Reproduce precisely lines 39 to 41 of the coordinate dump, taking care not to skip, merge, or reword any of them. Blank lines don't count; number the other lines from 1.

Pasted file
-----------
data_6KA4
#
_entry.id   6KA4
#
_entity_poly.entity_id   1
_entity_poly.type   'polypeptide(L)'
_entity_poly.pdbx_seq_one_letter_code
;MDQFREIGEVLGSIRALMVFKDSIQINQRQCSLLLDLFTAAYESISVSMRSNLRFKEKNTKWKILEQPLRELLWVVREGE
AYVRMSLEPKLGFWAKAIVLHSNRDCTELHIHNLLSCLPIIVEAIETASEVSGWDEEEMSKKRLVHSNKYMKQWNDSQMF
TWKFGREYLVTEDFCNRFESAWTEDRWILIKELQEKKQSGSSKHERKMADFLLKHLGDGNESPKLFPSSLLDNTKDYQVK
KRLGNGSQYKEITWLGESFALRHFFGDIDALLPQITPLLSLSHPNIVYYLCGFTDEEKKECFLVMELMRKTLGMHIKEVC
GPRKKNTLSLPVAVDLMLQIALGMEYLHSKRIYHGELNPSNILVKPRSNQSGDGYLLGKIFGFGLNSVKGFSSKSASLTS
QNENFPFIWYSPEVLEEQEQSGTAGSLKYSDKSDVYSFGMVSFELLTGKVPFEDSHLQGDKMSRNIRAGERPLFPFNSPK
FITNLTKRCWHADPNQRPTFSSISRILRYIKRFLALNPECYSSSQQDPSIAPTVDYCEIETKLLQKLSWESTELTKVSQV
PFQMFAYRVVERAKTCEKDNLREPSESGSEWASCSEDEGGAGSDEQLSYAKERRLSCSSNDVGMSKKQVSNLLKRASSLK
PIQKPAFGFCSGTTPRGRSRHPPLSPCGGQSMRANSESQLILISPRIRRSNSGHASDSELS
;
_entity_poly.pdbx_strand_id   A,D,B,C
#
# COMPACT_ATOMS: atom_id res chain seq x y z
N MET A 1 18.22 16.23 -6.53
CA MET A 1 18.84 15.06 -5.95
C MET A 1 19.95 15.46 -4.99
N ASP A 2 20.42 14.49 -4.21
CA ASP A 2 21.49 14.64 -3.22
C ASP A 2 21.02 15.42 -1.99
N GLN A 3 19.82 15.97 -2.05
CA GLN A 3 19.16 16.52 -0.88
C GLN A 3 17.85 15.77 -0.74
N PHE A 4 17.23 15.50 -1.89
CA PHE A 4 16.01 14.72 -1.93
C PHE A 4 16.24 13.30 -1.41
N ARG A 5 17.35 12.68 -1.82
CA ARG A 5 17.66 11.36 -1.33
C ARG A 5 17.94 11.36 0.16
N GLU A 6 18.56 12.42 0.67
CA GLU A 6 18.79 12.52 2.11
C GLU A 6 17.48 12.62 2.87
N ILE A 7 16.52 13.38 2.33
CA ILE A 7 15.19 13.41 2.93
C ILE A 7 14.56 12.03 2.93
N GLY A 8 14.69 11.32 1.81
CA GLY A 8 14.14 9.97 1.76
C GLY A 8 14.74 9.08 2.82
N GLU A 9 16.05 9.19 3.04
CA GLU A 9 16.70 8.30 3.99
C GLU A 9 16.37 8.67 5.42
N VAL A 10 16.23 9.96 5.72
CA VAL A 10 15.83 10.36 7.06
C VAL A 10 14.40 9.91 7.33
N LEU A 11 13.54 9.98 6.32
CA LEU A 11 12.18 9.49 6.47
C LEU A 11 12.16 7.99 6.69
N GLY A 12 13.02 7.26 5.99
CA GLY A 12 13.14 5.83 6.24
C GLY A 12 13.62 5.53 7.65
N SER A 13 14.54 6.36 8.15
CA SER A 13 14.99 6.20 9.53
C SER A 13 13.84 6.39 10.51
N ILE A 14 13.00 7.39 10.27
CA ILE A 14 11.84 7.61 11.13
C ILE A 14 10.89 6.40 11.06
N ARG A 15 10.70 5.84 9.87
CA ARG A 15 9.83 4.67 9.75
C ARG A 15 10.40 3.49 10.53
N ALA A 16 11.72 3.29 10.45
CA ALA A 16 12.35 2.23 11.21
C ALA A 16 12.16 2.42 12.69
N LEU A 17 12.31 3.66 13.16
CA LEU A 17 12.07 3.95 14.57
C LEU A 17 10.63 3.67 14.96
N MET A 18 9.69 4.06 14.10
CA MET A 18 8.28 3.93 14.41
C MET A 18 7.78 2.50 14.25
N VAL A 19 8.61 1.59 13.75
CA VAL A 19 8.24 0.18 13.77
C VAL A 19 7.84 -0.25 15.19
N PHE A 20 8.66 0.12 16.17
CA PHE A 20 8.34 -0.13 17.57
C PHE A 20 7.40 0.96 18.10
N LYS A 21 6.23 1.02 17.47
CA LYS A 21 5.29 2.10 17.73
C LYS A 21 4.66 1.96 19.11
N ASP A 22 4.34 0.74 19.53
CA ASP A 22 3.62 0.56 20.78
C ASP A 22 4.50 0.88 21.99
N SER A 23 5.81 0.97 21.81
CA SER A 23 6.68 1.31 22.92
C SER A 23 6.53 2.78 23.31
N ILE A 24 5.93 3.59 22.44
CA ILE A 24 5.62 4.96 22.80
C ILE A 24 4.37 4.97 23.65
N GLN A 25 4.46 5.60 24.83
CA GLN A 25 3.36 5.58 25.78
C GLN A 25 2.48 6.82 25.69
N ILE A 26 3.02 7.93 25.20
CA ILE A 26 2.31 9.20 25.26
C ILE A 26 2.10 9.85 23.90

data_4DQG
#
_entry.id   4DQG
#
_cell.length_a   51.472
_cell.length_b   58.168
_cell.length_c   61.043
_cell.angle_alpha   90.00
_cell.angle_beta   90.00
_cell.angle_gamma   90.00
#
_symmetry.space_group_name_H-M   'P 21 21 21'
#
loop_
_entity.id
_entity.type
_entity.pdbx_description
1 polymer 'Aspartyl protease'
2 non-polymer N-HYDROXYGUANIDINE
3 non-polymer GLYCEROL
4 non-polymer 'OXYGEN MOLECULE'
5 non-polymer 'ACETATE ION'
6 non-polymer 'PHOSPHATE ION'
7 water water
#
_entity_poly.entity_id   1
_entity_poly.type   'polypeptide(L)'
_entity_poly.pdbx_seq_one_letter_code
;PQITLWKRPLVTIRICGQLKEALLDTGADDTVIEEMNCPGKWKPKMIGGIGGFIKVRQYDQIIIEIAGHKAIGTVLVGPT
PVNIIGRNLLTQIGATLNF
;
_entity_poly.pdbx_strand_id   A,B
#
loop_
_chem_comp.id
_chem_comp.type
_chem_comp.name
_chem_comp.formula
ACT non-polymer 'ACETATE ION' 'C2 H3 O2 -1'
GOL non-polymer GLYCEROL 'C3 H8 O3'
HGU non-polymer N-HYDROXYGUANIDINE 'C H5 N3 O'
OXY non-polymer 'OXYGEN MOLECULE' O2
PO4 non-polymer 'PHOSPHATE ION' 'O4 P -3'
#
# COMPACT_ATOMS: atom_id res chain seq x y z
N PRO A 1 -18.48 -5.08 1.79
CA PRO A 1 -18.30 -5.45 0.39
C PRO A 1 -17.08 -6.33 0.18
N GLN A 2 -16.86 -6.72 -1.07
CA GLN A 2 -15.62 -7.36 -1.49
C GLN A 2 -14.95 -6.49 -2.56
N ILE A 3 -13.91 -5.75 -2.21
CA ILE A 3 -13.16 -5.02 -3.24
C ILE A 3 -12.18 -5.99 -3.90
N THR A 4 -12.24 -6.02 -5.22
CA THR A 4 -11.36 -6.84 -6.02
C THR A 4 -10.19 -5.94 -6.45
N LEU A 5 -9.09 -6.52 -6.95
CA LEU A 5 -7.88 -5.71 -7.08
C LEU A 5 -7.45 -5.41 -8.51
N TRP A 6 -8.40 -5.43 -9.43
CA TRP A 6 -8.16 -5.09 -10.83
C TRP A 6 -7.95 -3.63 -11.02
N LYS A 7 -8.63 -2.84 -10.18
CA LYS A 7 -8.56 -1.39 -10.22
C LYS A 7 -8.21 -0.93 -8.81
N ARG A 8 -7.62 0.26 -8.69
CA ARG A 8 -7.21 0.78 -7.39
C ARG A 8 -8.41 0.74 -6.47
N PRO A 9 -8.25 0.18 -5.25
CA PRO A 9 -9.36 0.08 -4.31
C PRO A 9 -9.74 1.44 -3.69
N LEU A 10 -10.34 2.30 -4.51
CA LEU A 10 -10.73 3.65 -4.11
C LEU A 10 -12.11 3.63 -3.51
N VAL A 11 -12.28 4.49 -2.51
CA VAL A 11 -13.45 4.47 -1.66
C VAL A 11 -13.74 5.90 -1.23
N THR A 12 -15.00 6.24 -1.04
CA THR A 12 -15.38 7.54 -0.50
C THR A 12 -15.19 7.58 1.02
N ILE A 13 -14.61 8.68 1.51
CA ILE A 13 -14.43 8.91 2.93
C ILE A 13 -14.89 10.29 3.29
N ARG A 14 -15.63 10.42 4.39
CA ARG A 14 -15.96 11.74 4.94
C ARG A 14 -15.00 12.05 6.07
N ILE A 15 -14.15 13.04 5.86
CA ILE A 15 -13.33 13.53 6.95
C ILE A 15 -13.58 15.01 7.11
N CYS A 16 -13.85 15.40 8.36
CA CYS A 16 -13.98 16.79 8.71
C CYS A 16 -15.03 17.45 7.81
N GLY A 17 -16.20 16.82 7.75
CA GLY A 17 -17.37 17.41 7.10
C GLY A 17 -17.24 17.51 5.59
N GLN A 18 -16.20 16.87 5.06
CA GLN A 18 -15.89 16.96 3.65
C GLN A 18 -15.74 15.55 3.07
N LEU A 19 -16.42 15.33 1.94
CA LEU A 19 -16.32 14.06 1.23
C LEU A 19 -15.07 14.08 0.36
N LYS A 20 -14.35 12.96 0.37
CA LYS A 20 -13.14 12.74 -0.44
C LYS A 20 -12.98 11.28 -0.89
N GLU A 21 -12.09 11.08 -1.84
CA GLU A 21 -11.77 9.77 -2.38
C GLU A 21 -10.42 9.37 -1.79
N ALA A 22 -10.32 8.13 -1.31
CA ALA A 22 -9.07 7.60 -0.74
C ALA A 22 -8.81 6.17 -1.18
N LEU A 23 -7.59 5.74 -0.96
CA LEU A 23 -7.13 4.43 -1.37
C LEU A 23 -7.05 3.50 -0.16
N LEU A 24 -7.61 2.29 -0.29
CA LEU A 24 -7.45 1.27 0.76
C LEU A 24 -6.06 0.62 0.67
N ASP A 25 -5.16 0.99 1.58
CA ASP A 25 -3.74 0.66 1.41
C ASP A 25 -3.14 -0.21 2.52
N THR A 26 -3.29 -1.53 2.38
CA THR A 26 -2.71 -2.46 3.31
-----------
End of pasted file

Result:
N ILE A 7 16.52 13.38 2.33
CA ILE A 7 15.19 13.41 2.93
C ILE A 7 14.56 12.03 2.93